Nitrobenzene for synthesis | VWR

Fletcher et al. (1990) studied the effect of nitrobenzene on soybean () plants. The roots of the plant were exposed to a hydroponic solution containing 14C-labelled nitrobenzene at 0.02–100 µg/litre for a 72-h exposure period. The chemical concentration in the solution was monitored, and the photosynthetic and transpiration rates were measured. The plants were dissected into roots and shoots and analysed for 14C label and for nitrobenzene. There was no effect on transpiration or photosynthesis at the highest concentration tested (100 µg/litre), although root growth was inhibited.


1-FLUORO-4-NITROBENZENE FOR SYNTHESIS Find MSDS or SDS, a COA, data sheets and more information.

It is a colorless hygroscopic liquid with a strong odor

In an hepatocyte DNA repair test, rats were gavaged with nitrobenzene at 200 or 500 mg/kg of body weight and killed after 12 h; their livers were then removed, and primary cultures of hepatocytes were incubated with [3H]thymidine. There was no evidence of any increase in unscheduled DNA synthesis (Mirsalis et al., 1982).

Tetrazole synthesis - Organic chemistry

Based on air studies and on estimates of releases during manufacture, only populations in the vicinity of manufacturing activities (i.e., producers and industrial consumers of nitrobenzene for subsequent synthesis) and petroleum refining plants are likely to have any significant exposure to nitrobenzene (see section 5.1). However, consideration of possible groundwater (see section 5.1.2) and soil contamination (see section 5.1.4) and uptake of nitrobenzene by plants (see section 4.3.2) expands the population with the potential for higher exposures to those people living in and around abandoned hazardous waste sites.

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From available records, it is apparent that there has been a significant increase in annual production of nitrobenzene over the past 30–40 years. Most is retained in closed systems for use in further synthesis, particularly of aniline, but also of substituted nitrobenzenes and anilines. Losses during production of nitrobenzene are likely to be low; when nitrobenzene is used as a solvent, however, emissions may be higher. Nitrobenzene has been shown to be emitted from sewage sludge incineration units and has been measured in air at hazardous waste landfills.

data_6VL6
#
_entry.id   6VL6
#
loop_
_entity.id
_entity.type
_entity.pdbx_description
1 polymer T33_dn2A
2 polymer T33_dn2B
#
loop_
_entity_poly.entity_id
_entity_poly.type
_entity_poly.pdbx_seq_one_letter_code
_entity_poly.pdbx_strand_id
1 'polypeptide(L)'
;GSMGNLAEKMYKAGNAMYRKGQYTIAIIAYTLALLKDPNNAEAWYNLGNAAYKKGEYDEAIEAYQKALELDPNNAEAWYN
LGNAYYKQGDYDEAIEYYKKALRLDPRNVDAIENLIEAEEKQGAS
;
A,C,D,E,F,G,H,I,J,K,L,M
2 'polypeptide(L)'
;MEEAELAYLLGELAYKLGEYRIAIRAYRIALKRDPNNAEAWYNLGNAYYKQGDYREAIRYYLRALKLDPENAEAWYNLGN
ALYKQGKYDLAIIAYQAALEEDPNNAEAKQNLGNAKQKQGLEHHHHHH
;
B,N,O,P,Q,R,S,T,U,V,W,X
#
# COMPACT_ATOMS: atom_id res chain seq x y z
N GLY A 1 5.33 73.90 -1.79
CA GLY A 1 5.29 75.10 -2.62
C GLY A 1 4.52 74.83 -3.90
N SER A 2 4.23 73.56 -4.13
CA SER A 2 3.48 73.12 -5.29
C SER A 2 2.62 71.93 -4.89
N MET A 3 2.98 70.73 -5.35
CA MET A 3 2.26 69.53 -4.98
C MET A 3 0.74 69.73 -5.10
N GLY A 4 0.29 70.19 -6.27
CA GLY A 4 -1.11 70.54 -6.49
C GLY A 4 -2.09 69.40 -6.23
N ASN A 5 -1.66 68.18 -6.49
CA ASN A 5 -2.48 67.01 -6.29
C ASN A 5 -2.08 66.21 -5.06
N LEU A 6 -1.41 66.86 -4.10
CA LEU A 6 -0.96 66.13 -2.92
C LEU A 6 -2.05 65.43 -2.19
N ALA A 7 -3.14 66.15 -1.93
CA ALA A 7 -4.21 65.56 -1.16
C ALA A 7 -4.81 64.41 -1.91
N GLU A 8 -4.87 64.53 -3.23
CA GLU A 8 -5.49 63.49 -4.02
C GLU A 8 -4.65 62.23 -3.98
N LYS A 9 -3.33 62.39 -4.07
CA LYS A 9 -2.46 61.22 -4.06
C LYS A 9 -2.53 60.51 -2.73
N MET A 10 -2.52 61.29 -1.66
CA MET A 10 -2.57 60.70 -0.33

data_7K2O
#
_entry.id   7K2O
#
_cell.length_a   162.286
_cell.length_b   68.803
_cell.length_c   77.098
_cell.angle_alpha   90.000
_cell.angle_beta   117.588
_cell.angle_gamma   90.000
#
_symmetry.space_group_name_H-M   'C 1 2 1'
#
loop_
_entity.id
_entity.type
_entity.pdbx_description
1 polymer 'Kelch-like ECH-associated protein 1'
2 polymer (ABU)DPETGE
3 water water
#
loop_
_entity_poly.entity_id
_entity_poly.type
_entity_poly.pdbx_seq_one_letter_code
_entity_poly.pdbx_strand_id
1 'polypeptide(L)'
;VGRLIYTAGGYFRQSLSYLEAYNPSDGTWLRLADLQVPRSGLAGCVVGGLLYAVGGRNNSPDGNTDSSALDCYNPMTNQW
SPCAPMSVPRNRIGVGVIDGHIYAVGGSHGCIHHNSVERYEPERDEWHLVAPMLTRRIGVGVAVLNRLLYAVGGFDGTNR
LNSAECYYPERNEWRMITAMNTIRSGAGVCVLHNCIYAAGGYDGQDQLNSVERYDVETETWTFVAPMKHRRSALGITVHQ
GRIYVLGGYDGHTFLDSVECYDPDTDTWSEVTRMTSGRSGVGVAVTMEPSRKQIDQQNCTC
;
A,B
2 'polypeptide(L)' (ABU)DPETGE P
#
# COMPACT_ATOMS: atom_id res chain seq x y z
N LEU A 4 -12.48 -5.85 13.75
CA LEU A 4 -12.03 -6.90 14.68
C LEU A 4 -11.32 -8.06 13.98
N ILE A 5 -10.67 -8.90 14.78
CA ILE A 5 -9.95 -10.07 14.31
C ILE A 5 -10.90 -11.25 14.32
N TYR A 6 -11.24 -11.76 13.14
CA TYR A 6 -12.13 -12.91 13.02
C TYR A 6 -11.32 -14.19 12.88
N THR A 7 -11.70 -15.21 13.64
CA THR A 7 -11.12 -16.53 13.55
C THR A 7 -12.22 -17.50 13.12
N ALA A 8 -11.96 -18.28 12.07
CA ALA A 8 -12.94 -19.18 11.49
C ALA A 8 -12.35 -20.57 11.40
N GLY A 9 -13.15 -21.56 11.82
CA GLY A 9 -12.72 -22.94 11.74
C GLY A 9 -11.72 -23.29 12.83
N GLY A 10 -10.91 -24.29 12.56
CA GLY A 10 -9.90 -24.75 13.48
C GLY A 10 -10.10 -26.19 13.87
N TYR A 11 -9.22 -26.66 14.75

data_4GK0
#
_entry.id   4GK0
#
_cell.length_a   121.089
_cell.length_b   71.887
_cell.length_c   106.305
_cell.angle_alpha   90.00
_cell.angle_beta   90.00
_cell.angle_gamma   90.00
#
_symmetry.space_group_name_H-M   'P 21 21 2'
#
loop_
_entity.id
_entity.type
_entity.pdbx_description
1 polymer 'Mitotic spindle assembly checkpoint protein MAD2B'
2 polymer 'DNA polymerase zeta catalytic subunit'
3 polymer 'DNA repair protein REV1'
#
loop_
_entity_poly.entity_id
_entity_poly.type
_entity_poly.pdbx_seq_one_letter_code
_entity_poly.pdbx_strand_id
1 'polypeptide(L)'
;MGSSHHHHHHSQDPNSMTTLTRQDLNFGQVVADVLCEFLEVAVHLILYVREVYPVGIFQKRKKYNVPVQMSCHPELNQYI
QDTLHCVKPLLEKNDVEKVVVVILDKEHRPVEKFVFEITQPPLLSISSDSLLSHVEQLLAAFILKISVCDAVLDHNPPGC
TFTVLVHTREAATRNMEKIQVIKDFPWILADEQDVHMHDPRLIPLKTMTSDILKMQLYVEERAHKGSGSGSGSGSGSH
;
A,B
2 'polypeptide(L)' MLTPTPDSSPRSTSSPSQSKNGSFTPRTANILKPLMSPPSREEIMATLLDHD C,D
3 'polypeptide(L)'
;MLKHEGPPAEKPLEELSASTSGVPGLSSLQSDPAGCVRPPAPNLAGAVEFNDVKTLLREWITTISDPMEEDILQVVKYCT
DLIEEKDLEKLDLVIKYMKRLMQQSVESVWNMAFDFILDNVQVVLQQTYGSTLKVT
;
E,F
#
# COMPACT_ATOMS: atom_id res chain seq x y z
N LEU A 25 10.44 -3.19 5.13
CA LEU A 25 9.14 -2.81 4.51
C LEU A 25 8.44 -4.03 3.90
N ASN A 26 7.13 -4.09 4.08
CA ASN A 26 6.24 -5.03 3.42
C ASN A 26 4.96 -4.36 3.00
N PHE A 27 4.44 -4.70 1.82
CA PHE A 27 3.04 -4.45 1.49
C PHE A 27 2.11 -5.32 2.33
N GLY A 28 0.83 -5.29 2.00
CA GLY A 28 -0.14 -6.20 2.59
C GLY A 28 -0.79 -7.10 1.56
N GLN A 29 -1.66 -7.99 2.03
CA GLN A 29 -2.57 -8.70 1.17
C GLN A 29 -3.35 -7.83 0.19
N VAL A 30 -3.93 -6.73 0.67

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In the Burns et al. (1994) 2-week gavage study in B6C3F1 mice, the dose was close to an MTD, with 8.5% of animals dying during the exposure period. (This study is reported in detail in section 7.8, because it was specifically designed to look at the potential immunotoxicity of nitrobenzene.) Gross histopathology revealed severe congestion of the splenic red pulp with erythrocytes and reticulocytes and haemosiderin pigmentation in the mid- and high-dose groups (100 and 300 mg/kg of body weight per day). Haematology indicated red blood cells to be the primary target, with a dose-dependent decrease in red blood cell numbers and concomitant increases in mean corpuscular haemoglobin and mean corpuscular volume and a dose-dependent increase in peripheral reticulocytes (almost 5-fold at the high dose). Leukocyte numbers were not significantly affected. In bone marrow, there were dose-dependent increases in the number of nucleated cells per femur (62% at the high dose), in DNA synthesis in the whole cell population (80% at the high dose) and in the number of monocyte/granulocyte stem cells. Increased bilirubin at the high dose could have arisen from liver damage or by increased erythropoiesis or haemolysis.

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The removal of nitrobenzene was determined in a complete-mix, bench-scale, continuous-flow activated sludge reactor fed a synthetic wastewater containing a mixture of readily degradable compounds as well as the compound under study. The activated sludge was sampled from a municipal treatment plant and acclimated to the nitrobenzene-containing wastewater prior to the test. The reactors were operated with a hydraulic retention time of 8 h. Following acclimation, samples were collected over a test period of 60 days and monitored for 5-day biochemical oxygen demand (BOD5), TOC, COD and nitrobenzene (GC analysis). About 76–98% of the concentration of nitrobenzene applied to the influent (100 mg/litre) was removed during the column passage (Stover & Kincannon, 1983).

1-Ethoxy-4-nitrobenzene(100-29-8) - NIST

Nitrobenzene does not occur naturally. It is a synthetic compound, more than 95% of which is used in the production of aniline, a major chemical intermediate that is used in the manufacture of polyurethanes; nitrobenzene is also used as a solvent in petroleum refining, as a solvent in the manufacture of cellulose ethers and acetates, in the manufacture of dinitrobenzenes and dichloroanilines, and in the synthesis of other organic compounds, including acetaminophen.